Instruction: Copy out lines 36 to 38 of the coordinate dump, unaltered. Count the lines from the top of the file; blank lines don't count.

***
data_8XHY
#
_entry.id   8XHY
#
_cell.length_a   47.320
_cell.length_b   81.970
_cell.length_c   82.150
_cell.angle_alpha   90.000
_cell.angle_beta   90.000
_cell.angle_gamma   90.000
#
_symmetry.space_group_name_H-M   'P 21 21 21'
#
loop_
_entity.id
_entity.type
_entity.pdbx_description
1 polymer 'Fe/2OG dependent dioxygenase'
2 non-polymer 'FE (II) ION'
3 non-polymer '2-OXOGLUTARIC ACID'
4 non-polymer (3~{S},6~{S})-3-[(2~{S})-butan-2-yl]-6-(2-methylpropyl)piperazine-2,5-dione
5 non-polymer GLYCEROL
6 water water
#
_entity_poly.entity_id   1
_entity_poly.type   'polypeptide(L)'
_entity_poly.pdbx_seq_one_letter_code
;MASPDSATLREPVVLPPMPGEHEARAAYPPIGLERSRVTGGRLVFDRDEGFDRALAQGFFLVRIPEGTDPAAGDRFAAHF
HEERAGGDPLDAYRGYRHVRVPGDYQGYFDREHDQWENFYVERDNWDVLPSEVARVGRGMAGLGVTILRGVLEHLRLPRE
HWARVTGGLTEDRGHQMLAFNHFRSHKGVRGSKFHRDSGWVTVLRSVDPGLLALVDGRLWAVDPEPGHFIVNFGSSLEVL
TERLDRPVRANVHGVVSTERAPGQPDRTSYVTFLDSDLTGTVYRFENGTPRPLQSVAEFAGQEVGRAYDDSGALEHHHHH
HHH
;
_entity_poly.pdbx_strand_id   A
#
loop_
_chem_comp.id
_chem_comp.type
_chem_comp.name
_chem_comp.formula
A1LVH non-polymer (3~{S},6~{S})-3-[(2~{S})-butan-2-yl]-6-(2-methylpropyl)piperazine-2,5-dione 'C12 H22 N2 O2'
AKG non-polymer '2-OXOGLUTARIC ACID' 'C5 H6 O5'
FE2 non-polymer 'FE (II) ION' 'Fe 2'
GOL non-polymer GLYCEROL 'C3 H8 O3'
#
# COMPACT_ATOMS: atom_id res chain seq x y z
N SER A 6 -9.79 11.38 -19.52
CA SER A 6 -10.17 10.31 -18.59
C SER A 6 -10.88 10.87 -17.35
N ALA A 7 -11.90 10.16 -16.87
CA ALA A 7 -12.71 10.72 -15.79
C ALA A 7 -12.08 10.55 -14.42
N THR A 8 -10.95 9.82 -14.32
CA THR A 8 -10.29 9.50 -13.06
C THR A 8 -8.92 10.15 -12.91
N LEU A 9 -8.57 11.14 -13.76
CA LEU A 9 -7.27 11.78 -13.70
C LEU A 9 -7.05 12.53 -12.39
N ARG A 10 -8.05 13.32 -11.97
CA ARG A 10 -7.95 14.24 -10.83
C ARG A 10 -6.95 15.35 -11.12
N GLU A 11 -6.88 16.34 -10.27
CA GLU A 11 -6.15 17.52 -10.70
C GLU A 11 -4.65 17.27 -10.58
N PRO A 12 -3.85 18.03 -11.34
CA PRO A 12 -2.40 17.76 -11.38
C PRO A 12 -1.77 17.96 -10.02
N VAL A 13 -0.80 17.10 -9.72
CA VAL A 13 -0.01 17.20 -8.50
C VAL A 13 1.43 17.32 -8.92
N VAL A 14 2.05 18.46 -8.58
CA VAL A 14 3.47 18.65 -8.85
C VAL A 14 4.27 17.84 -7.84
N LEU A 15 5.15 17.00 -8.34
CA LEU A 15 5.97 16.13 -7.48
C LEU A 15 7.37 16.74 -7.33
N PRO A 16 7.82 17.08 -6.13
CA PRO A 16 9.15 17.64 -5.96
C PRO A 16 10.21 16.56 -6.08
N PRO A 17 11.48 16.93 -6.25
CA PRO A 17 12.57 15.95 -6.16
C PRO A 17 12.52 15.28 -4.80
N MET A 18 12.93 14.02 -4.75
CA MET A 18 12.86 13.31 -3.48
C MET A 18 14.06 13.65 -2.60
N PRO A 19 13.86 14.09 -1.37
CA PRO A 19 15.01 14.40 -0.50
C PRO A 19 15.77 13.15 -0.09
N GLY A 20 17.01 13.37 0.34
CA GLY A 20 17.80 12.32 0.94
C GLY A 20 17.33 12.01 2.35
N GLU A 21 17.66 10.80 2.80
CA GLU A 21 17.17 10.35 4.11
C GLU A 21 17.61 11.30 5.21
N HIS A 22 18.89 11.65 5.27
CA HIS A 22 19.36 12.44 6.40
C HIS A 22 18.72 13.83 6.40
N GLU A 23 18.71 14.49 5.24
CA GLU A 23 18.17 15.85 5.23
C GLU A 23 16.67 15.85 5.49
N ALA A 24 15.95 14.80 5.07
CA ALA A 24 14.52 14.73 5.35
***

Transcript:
loop_
_chem_comp.id
_chem_comp.type